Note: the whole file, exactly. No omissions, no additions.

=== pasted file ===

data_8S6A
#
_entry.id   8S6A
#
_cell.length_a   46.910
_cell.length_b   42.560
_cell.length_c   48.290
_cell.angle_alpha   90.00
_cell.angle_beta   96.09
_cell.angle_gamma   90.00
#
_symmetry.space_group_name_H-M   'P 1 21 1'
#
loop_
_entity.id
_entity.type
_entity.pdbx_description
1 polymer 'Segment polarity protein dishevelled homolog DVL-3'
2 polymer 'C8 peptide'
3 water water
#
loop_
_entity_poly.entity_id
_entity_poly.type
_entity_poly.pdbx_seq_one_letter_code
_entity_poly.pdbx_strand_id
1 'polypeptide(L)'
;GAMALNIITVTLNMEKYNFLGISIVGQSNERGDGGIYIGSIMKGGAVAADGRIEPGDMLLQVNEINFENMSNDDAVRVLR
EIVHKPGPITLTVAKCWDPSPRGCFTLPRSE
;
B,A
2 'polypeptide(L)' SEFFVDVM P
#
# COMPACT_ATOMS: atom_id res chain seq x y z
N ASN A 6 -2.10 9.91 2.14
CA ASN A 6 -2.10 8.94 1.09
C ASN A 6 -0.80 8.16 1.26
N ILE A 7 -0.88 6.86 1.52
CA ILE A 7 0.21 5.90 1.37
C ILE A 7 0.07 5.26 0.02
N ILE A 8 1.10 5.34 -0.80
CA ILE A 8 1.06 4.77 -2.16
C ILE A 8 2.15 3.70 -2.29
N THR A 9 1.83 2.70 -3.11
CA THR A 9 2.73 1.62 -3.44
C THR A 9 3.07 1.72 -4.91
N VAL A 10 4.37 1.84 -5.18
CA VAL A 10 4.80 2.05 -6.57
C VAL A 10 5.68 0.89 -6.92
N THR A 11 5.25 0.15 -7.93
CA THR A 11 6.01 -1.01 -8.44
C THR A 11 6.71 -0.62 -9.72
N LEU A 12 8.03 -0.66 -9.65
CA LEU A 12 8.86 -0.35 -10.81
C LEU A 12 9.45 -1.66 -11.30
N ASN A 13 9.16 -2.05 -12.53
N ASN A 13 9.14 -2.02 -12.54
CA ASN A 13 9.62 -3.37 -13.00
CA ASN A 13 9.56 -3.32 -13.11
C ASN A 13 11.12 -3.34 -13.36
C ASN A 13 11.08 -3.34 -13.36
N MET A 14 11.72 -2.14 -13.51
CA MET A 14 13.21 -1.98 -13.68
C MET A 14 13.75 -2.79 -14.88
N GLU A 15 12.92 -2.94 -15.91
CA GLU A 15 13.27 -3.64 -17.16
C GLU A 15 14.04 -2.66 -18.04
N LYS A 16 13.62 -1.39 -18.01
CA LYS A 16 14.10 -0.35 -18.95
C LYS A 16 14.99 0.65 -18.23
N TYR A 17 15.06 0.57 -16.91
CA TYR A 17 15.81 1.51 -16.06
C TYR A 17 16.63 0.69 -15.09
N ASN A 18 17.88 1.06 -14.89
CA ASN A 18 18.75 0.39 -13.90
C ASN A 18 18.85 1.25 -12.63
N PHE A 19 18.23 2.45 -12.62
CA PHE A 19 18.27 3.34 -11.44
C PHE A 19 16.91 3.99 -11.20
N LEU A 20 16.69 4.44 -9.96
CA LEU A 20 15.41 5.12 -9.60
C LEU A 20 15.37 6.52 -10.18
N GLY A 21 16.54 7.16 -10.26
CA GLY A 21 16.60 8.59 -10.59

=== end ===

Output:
data_8S6A
#
_entry.id   8S6A
#
_cell.length_a   46.910
_cell.length_b   42.560
_cell.length_c   48.290
_cell.angle_alpha   90.00
_cell.angle_beta   96.09
_cell.angle_gamma   90.00
#
_symmetry.space_group_name_H-M   'P 1 21 1'
#
loop_
_entity.id
_entity.type
_entity.pdbx_description
1 polymer 'Segment polarity protein dishevelled homolog DVL-3'
2 polymer 'C8 peptide'
3 water water
#
loop_
_entity_poly.entity_id
_entity_poly.type
_entity_poly.pdbx_seq_one_letter_code
_entity_poly.pdbx_strand_id
1 'polypeptide(L)'
;GAMALNIITVTLNMEKYNFLGISIVGQSNERGDGGIYIGSIMKGGAVAADGRIEPGDMLLQVNEINFENMSNDDAVRVLR
EIVHKPGPITLTVAKCWDPSPRGCFTLPRSE
;
B,A
2 'polypeptide(L)' SEFFVDVM P
#
# COMPACT_ATOMS: atom_id res chain seq x y z
N ASN A 6 -2.10 9.91 2.14
CA ASN A 6 -2.10 8.94 1.09
C ASN A 6 -0.80 8.16 1.26
N ILE A 7 -0.88 6.86 1.52
CA ILE A 7 0.21 5.90 1.37
C ILE A 7 0.07 5.26 0.02
N ILE A 8 1.10 5.34 -0.80
CA ILE A 8 1.06 4.77 -2.16
C ILE A 8 2.15 3.70 -2.29
N THR A 9 1.83 2.70 -3.11
CA THR A 9 2.73 1.62 -3.44
C THR A 9 3.07 1.72 -4.91
N VAL A 10 4.37 1.84 -5.18
CA VAL A 10 4.80 2.05 -6.57
C VAL A 10 5.68 0.89 -6.92
N THR A 11 5.25 0.15 -7.93
CA THR A 11 6.01 -1.01 -8.44
C THR A 11 6.71 -0.62 -9.72
N LEU A 12 8.03 -0.66 -9.65
CA LEU A 12 8.86 -0.35 -10.81
C LEU A 12 9.45 -1.66 -11.30
N ASN A 13 9.16 -2.05 -12.53
N ASN A 13 9.14 -2.02 -12.54
CA ASN A 13 9.62 -3.37 -13.00
CA ASN A 13 9.56 -3.32 -13.11
C ASN A 13 11.12 -3.34 -13.36
C ASN A 13 11.08 -3.34 -13.36
N MET A 14 11.72 -2.14 -13.51
CA MET A 14 13.21 -1.98 -13.68
C MET A 14 13.75 -2.79 -14.88
N GLU A 15 12.92 -2.94 -15.91
CA GLU A 15 13.27 -3.64 -17.16
C GLU A 15 14.04 -2.66 -18.04
N LYS A 16 13.62 -1.39 -18.01
CA LYS A 16 14.10 -0.35 -18.95
C LYS A 16 14.99 0.65 -18.23
N TYR A 17 15.06 0.57 -16.91
CA TYR A 17 15.81 1.51 -16.06
C TYR A 17 16.63 0.69 -15.09
N ASN A 18 17.88 1.06 -14.89
CA ASN A 18 18.75 0.39 -13.90
C ASN A 18 18.85 1.25 -12.63
N PHE A 19 18.23 2.45 -12.62
CA PHE A 19 18.27 3.34 -11.44
C PHE A 19 16.91 3.99 -11.20
N LEU A 20 16.69 4.44 -9.96
CA LEU A 20 15.41 5.12 -9.60
C LEU A 20 15.37 6.52 -10.18
N GLY A 21 16.54 7.16 -10.26
CA GLY A 21 16.60 8.59 -10.59